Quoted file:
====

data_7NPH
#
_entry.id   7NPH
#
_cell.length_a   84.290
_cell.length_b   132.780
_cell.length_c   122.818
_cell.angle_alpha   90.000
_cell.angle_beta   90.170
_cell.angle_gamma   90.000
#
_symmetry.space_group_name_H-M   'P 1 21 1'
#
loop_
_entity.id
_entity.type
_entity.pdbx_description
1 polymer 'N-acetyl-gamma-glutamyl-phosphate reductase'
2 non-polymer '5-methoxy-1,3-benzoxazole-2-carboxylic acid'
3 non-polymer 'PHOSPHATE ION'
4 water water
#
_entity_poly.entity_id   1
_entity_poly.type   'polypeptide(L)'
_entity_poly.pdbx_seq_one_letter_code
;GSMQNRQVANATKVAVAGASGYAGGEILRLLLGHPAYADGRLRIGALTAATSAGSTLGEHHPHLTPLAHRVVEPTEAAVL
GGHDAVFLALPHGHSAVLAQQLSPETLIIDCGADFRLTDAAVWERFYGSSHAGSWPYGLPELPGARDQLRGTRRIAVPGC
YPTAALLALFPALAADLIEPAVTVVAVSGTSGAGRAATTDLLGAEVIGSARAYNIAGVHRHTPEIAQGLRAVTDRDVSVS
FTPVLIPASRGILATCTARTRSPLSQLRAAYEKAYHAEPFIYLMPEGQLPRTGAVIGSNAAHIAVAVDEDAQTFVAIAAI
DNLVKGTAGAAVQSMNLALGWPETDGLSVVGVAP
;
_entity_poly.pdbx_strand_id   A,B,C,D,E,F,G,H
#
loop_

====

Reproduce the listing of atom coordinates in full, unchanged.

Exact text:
data_7NPH
#
_entry.id   7NPH
#
_cell.length_a   84.290
_cell.length_b   132.780
_cell.length_c   122.818
_cell.angle_alpha   90.000
_cell.angle_beta   90.170
_cell.angle_gamma   90.000
#
_symmetry.space_group_name_H-M   'P 1 21 1'
#
loop_
_entity.id
_entity.type
_entity.pdbx_description
1 polymer 'N-acetyl-gamma-glutamyl-phosphate reductase'
2 non-polymer '5-methoxy-1,3-benzoxazole-2-carboxylic acid'
3 non-polymer 'PHOSPHATE ION'
4 water water
#
_entity_poly.entity_id   1
_entity_poly.type   'polypeptide(L)'
_entity_poly.pdbx_seq_one_letter_code
;GSMQNRQVANATKVAVAGASGYAGGEILRLLLGHPAYADGRLRIGALTAATSAGSTLGEHHPHLTPLAHRVVEPTEAAVL
GGHDAVFLALPHGHSAVLAQQLSPETLIIDCGADFRLTDAAVWERFYGSSHAGSWPYGLPELPGARDQLRGTRRIAVPGC
YPTAALLALFPALAADLIEPAVTVVAVSGTSGAGRAATTDLLGAEVIGSARAYNIAGVHRHTPEIAQGLRAVTDRDVSVS
FTPVLIPASRGILATCTARTRSPLSQLRAAYEKAYHAEPFIYLMPEGQLPRTGAVIGSNAAHIAVAVDEDAQTFVAIAAI
DNLVKGTAGAAVQSMNLALGWPETDGLSVVGVAP
;
_entity_poly.pdbx_strand_id   A,B,C,D,E,F,G,H
#
loop_